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Ten Planning Issues in Preparing a Business for Sale

Ronald P. Adams

In today's competitive market, in Arizona and elsewhere, business owners are increasingly busy concentrating on the issues needed to make their business successful. Plans are made for marketing, manufacturing, distribution, customer service, financing and all of the other issues a business owner must address.

Unfortunately, this means the typical business owner may not address issues necessary to successfully sell a business until a prospective buyer has been found. This lack of planning and preparation can often delay a potential business sale, or result in the loss of a sale altogether. Doing the right things now, and on a continuous basis even if the owners have no present plan to sell, will mean more money and advantageous terms when it does come time to sell.

The following ten planning issues will help prepare the business for sale and reduce unanticipated problems that may arise when a prospective buyer begins investigating the business for possible purchase. Regardless of whether the business is operated as a corporation, a limited liability company, or through some other type of entity, addressing these issues now will not only help facilitate a sale, but may bring to light areas in which the business can be operated more efficiently and profitably.

1. The Accountant. If the company does not have a good accountant, get one. At least twice a year, business owners should confer with the company's accountant regarding the company's activities and results of operations. An experienced business accountant can share the wisdom acquired from other clients' experiences. For example, the accountant can ensure the business avoids costly mistakes over issues such as the proper collection and reporting of sales and excise taxes, and can help guide the owners through compensation and employment tax minefields. If not addressed early, unpaid tax liabilities can result in liens that may sabotage any prospective sale of a business.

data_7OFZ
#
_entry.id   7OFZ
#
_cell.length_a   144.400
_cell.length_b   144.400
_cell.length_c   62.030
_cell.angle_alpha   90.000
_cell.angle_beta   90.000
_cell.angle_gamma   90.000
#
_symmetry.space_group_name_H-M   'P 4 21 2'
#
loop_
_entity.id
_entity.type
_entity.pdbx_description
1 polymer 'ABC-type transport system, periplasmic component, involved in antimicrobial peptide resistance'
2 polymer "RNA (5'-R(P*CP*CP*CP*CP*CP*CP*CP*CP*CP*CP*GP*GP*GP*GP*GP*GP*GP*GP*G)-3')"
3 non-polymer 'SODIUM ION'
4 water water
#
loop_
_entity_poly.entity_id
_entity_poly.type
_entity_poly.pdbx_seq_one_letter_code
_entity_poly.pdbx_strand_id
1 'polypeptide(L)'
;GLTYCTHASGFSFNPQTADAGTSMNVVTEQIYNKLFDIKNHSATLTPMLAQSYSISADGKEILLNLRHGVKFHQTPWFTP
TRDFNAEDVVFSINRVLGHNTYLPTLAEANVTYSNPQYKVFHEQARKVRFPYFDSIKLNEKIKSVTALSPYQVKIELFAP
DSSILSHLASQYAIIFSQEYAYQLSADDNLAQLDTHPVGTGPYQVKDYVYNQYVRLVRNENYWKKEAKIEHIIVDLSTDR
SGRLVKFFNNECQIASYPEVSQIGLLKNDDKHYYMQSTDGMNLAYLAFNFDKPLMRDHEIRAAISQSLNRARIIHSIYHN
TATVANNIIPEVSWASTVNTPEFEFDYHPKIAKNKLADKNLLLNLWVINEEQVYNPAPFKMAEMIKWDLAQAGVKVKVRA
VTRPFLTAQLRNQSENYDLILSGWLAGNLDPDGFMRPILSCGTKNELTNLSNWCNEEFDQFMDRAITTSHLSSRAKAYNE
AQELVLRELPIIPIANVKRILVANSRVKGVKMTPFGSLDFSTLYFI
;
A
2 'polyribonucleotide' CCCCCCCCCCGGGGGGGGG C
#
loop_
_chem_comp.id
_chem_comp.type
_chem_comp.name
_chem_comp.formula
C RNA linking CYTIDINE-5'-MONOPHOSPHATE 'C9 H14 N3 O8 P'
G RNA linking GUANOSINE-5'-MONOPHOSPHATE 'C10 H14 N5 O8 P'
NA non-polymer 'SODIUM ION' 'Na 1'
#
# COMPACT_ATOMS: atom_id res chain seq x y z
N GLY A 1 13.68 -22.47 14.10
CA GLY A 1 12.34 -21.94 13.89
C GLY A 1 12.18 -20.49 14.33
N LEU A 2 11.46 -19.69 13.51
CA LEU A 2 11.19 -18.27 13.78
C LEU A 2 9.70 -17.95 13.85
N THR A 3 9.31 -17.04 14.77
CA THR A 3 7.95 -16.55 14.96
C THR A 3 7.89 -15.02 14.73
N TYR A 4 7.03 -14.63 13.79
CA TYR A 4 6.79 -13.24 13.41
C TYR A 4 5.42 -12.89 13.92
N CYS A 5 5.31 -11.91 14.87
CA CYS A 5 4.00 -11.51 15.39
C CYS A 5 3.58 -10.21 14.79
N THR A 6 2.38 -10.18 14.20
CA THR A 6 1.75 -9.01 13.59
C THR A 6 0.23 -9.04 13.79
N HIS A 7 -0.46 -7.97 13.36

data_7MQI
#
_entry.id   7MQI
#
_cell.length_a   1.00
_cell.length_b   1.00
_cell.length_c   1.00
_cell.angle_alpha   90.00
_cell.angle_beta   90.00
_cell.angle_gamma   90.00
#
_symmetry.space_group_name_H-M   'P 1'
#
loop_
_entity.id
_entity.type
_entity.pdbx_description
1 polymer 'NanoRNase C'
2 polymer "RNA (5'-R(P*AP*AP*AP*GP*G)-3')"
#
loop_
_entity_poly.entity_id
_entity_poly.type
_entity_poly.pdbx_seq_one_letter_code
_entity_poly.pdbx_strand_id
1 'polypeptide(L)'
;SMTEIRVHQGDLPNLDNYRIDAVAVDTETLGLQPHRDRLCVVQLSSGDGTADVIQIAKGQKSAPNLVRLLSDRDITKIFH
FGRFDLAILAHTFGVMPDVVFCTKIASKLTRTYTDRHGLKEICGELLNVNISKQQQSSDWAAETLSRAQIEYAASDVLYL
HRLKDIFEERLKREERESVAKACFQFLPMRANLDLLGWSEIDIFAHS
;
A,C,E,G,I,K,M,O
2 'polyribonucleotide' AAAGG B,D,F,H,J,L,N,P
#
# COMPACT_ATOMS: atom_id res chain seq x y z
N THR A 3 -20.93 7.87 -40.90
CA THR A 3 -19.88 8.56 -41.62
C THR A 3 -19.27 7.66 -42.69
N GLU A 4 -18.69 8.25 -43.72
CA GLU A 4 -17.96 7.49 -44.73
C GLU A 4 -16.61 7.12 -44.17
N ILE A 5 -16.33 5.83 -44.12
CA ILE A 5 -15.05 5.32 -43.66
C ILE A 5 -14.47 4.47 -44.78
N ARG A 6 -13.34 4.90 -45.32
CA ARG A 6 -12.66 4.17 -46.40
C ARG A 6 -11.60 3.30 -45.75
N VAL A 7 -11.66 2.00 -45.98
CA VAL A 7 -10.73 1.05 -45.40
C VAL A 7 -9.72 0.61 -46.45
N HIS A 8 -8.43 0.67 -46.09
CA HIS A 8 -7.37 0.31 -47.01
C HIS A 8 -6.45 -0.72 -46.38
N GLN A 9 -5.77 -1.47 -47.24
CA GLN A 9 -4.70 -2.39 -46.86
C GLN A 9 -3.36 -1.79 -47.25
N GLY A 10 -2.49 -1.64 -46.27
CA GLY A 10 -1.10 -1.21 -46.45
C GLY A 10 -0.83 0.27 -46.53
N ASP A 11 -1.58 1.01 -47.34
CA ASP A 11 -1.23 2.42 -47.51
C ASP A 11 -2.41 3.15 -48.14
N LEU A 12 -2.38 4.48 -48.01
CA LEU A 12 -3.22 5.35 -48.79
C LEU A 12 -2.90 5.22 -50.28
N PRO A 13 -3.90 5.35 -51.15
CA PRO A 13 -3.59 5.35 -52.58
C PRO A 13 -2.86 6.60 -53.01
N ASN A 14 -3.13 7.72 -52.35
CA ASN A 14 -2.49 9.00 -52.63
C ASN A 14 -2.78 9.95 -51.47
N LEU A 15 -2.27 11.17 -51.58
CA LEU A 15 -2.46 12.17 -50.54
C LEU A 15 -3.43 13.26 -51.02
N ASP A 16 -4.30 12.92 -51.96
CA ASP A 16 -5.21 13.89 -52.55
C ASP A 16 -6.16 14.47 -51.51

2. The Lawyer. No matter what the size of the business, the company should have a lawyer with whom the owners can confer throughout the year, not just when a crisis arises. Such a lawyer should be pro-active, not merely reactive. The practice of "preventive law", the thorough review of, and consultation regarding, business operations and procedures, leads to litigation and dispute avoidance and cost savings. The Company's lawyer should also consult with other professionals who serve the business to bring a team approach and fast, responsive answers to business problems.

3. The Insurance Agent. Business owners should review a number of issues, at least annually, with a qualified insurance professional. Items to be reviewed with the agent include (a) the company's operations; (b) amount and scope of coverage for public liability, casualty, product liability, workers' compensation, and employment practices insurance; (c) the financial condition of the insurers; and (d) whether the premiums are competitive. This review should be done in person. Often, whether it's with the company's accountant, insurance agent or lawyer, in person discussions result in the exchange of better information and responsiveness.

4. Forms of Financial Statement. Upgrade the company's financials from compilation to at least reviewed statements. Also, keep in mind that public companies much prefer to acquire businesses that have audited financial statements. You should therefore have a cost/benefit discussion with the company's accountant as to upgrading to audited statements.

5. Confidentiality, Non-Disclosure and Non-Compete Agreements. The existence of confidentiality, non-disclosure and non-compete agreements are not only important considerations for a potential buyer, but are critical to the protection of the operating business. Long before a potential buyer comes on the scene, key employees having intimate knowledge of your customers, customer lists, methods of doing business, pricing and other similar proprietary information might be tempted to leave for a competitor or to establish their own competing business.